The "Bay Lights" made their debut in March when 25,000 LED lights were officially switched on. But hundreds of the light bulbs are now stuck in the on or off position, so the computer-programmed dancing effect of the lights, as created by artist Leo Villareal, is not happening.
The lights on the first three towers seem to be having the most issues. There's a set of mathematic algorithms that create this non-repeating pattern of waterfalls, and zipping streaks of light, so trouble shooting the problem hasn't been easy.
Illuminate the Arts Chairman Ben Davis says they knew there could be some unique maintenance challenges.
"Let's face it, it's electronics 500 feet in the air on the Bay Bridge which vibrates, which has high winds, which is exposed to salty air and rain," he said.
It's like an annoying strand of Christmas lights. Technicians are combing through the system looking for the problem. But the strand of lights is 1.8 miles long and the electronic system is complicated.
"But it's just as vexing where you really have to methodically go through and test and test and test to solve the problem," Davis said.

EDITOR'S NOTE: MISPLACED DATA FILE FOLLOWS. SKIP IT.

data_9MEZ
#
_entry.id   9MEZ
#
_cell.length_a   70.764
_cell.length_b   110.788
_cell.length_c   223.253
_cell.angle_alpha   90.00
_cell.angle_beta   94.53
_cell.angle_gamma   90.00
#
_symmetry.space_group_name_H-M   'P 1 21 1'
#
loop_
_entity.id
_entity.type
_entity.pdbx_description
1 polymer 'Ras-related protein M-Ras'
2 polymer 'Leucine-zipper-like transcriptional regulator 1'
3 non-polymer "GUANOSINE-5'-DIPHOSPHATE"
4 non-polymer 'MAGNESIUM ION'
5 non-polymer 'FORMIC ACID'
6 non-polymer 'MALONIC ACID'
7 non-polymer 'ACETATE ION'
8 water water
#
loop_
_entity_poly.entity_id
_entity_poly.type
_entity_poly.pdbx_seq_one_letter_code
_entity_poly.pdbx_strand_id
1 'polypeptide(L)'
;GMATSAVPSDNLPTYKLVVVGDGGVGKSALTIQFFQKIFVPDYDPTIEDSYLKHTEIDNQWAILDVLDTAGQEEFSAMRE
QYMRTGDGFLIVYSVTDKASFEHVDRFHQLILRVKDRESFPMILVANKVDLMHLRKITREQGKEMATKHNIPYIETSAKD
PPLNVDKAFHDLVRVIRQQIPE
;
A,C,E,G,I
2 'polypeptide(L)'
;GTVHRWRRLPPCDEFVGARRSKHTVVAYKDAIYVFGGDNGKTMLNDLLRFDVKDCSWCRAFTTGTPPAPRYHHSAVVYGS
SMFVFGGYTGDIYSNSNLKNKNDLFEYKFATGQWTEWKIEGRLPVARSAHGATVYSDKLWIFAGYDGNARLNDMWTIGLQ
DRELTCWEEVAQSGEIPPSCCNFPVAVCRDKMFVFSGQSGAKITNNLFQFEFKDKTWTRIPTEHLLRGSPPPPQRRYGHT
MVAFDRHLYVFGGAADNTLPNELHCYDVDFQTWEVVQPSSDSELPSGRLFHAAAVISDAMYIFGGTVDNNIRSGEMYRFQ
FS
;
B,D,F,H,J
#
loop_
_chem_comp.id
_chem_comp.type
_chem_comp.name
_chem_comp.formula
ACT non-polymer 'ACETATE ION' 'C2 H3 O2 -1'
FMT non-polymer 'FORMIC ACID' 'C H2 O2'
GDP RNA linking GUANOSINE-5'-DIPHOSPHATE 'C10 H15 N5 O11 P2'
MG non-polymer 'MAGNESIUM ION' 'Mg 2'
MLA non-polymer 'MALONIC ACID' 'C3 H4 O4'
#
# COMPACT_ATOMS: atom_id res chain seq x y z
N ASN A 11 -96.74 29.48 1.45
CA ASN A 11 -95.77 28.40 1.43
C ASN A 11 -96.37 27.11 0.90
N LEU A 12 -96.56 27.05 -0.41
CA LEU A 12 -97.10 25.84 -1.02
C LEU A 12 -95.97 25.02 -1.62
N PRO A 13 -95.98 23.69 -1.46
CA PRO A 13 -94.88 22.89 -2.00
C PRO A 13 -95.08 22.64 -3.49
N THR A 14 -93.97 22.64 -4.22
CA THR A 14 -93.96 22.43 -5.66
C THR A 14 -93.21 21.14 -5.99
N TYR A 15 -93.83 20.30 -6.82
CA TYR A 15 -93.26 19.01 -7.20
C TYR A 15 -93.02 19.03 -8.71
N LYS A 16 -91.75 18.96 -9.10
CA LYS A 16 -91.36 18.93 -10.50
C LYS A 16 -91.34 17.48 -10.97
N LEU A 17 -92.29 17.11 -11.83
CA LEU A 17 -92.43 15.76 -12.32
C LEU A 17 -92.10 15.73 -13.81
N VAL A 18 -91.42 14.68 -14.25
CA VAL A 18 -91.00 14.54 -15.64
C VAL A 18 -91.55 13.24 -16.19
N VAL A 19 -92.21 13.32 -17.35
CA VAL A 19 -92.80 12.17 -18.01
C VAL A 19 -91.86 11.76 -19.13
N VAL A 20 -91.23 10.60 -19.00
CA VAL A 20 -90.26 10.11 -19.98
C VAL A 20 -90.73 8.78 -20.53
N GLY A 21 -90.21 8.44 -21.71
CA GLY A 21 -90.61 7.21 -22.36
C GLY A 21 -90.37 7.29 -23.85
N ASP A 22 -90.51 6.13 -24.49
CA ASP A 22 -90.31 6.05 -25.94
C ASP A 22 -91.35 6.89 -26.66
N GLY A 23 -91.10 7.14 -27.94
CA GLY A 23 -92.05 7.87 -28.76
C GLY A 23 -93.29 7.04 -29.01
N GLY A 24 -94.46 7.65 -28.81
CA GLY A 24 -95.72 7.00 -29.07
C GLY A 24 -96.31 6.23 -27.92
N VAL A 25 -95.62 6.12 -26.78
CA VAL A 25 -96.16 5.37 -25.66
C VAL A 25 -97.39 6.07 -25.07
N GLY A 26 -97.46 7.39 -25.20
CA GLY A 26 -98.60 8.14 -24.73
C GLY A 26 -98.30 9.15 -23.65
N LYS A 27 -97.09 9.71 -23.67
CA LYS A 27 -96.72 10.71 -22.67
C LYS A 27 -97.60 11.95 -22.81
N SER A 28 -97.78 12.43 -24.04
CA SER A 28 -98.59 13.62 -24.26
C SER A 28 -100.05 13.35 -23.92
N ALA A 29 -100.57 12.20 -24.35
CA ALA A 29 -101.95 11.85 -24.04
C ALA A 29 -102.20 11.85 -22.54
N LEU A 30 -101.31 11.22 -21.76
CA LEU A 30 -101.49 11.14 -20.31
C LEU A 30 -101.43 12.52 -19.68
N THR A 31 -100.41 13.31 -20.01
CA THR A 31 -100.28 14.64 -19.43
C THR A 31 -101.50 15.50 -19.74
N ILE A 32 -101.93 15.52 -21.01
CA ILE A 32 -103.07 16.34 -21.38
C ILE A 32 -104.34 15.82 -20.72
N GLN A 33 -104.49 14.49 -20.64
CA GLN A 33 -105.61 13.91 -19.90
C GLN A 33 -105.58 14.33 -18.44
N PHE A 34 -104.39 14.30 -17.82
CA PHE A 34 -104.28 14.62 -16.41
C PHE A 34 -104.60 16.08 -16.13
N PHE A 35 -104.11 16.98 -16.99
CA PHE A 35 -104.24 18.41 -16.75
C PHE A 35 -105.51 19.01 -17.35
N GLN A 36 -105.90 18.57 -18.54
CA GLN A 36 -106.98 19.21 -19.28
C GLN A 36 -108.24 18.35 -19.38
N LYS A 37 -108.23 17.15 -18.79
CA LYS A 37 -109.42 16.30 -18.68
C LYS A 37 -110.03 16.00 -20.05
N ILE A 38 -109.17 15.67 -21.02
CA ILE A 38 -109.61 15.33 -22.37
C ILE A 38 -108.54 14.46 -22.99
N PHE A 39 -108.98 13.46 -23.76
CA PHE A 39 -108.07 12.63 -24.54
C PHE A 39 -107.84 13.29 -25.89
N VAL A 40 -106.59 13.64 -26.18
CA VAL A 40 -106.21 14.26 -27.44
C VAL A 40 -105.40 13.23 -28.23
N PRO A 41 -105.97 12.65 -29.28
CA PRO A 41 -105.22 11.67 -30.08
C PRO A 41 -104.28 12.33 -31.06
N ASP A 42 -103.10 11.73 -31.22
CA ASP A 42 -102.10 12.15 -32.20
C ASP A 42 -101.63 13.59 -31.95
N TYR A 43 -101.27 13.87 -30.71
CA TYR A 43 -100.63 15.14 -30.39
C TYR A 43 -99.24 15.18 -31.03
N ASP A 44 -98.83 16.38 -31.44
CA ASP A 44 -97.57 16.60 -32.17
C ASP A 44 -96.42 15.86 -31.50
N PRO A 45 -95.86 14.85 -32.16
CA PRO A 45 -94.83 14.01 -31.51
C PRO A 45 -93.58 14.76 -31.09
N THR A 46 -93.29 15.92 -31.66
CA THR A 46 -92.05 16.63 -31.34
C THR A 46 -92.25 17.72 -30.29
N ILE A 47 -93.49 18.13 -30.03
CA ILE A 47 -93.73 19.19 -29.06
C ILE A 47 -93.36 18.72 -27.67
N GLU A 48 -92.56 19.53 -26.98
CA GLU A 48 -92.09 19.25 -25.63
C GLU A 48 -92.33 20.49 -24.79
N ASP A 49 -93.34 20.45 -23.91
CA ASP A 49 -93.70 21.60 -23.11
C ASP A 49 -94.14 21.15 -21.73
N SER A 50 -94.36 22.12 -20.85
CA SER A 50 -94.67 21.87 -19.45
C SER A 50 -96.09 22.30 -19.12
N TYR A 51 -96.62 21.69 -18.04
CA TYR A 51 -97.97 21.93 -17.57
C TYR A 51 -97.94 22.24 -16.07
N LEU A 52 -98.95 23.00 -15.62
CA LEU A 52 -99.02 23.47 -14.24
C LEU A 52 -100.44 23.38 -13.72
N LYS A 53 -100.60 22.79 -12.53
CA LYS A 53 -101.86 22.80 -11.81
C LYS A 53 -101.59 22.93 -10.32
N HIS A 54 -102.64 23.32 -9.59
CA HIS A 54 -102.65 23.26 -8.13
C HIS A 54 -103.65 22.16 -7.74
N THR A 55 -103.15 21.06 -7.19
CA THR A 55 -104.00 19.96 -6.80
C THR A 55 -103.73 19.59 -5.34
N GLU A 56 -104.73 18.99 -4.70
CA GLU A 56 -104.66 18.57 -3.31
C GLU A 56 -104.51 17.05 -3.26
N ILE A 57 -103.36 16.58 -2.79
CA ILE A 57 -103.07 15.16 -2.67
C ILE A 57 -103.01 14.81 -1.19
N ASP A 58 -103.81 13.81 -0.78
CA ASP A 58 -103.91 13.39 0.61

"If we need to get up there and screw in a light bulb, we'll do it," Epic Roasthouse manager Pete Sittnick said.
Restaurants up and down the Embarcadero say business has been up 15-20 percent since the lights were flipped on.
"Well, we knew that it would be a cool feature, but we had no idea how much it would impact our business," Sittnick said.
The lights are still attracting huge crowds, but Illuminate the Arts wants the Bay Lights project to be perfect. And until it is, they'll keep looking for the cause of that vexing problem. The privately funded project is looking for more private funds to fix it and keep the lights on.